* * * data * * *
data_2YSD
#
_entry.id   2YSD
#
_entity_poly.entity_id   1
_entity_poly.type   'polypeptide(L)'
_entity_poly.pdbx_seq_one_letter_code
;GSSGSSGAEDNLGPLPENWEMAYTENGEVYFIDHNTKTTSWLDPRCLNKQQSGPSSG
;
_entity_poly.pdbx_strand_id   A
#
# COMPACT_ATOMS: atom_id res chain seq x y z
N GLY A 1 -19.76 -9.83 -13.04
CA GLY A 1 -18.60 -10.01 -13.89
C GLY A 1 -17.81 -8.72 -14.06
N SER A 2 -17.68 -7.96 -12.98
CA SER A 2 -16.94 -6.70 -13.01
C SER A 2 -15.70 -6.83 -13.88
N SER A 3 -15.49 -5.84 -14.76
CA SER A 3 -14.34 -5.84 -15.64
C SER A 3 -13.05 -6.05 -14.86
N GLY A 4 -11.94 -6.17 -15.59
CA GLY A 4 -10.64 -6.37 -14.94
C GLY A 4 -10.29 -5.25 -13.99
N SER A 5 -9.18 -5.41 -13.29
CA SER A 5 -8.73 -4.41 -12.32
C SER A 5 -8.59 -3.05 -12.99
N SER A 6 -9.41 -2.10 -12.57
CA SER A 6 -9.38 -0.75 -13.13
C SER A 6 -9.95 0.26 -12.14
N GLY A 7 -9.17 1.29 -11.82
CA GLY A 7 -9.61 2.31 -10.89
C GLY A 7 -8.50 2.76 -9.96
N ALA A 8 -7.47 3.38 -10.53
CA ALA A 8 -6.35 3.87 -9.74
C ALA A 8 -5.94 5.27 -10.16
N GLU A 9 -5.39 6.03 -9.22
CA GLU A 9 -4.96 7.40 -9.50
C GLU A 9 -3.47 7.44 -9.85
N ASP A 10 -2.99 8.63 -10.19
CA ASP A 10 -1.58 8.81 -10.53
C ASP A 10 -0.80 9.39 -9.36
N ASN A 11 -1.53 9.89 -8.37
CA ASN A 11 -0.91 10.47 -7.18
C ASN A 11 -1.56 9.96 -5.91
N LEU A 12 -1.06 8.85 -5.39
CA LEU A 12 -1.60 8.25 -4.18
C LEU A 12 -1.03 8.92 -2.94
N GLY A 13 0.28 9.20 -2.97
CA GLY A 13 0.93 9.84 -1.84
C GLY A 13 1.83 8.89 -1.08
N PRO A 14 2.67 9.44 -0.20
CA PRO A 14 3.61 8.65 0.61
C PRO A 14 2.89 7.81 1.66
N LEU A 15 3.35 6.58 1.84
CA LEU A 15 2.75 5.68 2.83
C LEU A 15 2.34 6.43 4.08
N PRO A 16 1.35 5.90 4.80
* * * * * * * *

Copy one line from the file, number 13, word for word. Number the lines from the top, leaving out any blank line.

N GLY A 1 -19.76 -9.83 -13.04